How to Ace your Exams
I’m probably alone in this, but for the most part, I actually enjoy taking exams. As a naturally anxious person, they stress me out, but for the most part, I really enjoy being able to put all of the knowledge that I’ve learned to use. There is no more rewarding feeling to me than taking a final exam in a really difficult subject that I’ve put a lot of work into mastering.
If you don’t feel the same way it’s totally understandable. I’m here to share with you my secrets to exam taking that help me get good grades, and hopefully knowing these will make your exams at least a little less stressful.
.5) Study early and often.
This isn’t a guide about how to study, but it’s so important that you prepare well before an exam! Be sure to study not just the night before the test, but all throughout the unit and especially the week leading up to it!
1) Familiarize yourself with the exam.
As soon as you get the exam, write your name on it. Then, flip through it so you know what you’ll be asked to do. Is the exam all multiple choice? Will certain sections be harder than others?
If I have an exam composed of both multiple choice and essay questions, I make sure to read the essay questions first. Then I do the multiple choice questions, being sure to keep the essay questions in the back of my mind so I can start thinking about what to write about.
2) Do the easiest questions first.
This is especially important if your exam is timed. You don’t want to miss out on easy points because you spent all of your time on a couple of hard problems.
If I don’t have a pretty good guess at the answer right away, I skip the question and come back later. I always make a small mark (even if I’m not allowed to write on the test because a small line by the question number can easily be erased-shh!) so I know to come back. If you’re using a scantron, be absolutely sure that you skip the line of the question you skip. Getting off on the numbering can devastate your grade.
3) Use the process of elimination.
If a multiple choice question has five possible answers, you’ve only got a 20% chance of guessing right. However, if you can eliminate two answers, your chances shoot up to 33%. You hear this all of the time, but that is because it works.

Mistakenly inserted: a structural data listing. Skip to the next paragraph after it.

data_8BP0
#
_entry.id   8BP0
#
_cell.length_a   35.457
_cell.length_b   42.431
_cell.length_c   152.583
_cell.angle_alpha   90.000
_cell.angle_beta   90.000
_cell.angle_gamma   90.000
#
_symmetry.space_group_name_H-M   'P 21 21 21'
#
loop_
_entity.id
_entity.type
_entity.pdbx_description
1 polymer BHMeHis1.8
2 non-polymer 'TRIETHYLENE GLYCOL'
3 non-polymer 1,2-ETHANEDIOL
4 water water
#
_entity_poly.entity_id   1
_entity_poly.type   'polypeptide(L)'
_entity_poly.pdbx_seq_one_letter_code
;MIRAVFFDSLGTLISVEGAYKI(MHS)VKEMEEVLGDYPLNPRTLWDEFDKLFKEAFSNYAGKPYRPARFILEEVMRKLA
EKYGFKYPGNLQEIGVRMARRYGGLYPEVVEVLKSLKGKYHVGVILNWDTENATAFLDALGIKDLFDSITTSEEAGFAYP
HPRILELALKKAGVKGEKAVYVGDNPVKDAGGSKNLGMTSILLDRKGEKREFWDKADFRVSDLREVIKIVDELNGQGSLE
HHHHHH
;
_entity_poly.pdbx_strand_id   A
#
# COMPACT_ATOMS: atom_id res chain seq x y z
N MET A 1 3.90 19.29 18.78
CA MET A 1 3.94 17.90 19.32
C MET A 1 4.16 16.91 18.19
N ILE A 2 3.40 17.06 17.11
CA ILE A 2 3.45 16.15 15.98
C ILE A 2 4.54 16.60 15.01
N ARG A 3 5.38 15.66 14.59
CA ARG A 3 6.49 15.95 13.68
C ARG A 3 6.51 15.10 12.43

4) Watch out for clues in other questions.
Sometimes, a question will actually be answered on the next page if you keep an eye out for that sort of thing. More often, a clue will be given that eliminates a possible answer from being correct. If one question asks what the purpose of the ribosomes is, and another question says that the mitochondria is the powerhouse of the cell, you can assume that the answer to the first question is not the powerhouse of the cell. This doesn’t answer the question, but it gives you higher odds of guessing correctly.
5) Look for questions with opposites.
If a question asks “which of the following is false” and then has answers like “hot air rises” and “hot air sinks”, you know the answer has to be one of those because they cannot both be true. Even if you have no idea what the right answer is, you’ve narrowed it down to 50/50 odds of guessing right. These are usually a little trickier than this, but keep an eye out for them.
6) Learn the professor’s testing style.
I’ve had professors who only put “all of the above” if that’s the right answer, and professors who frequently use “all of the above” even though it’s almost never the right answer. Picking up on patterns like these don’t guarantee you’ll get the right answer, but they’re a good place to start if you have to guess.
7) Outline your essays.
Take a few minutes to think about what you’re going to say and in what order to save it. This is stressful because it feels like you’re wasting time you should be using to write, but having a simple outline before you start will save you time in the writing process because you’ll know what to say.
8) Be sure to spell words correctly.
This especially applies if you are given a word bank, or if the word you are using is written in the prompt or elsewhere in the test. This sounds so simple but I’ve heard about many professors who dock points for misspelling a word that they’ve already spelled for you.
9) Make sure your handwriting is legible.
Most professors are geniuses at deciphering college student scrawls, but the most heartbreaking thing I’ve seen is when a really smart student failed a test once just because the teacher had no idea what his paper said. Don’t let that be you.
10) If you have any time left at all, go over your test a second time.
This feels like an unnecessary step when you’ve just spent so much time going over the test the first time, but I almost always catch some kind of mistake. Make sure that your numbering is correct, that you answered all of the questions, and that you filled out the right bubble. If you’re taking a math test, double check your arithmetic. It’s easy to lose a negative sign or make a small addition error. If the test has essay questions, read over them and make that you said what you wanted to say, it makes sense, and words are spelled correctly.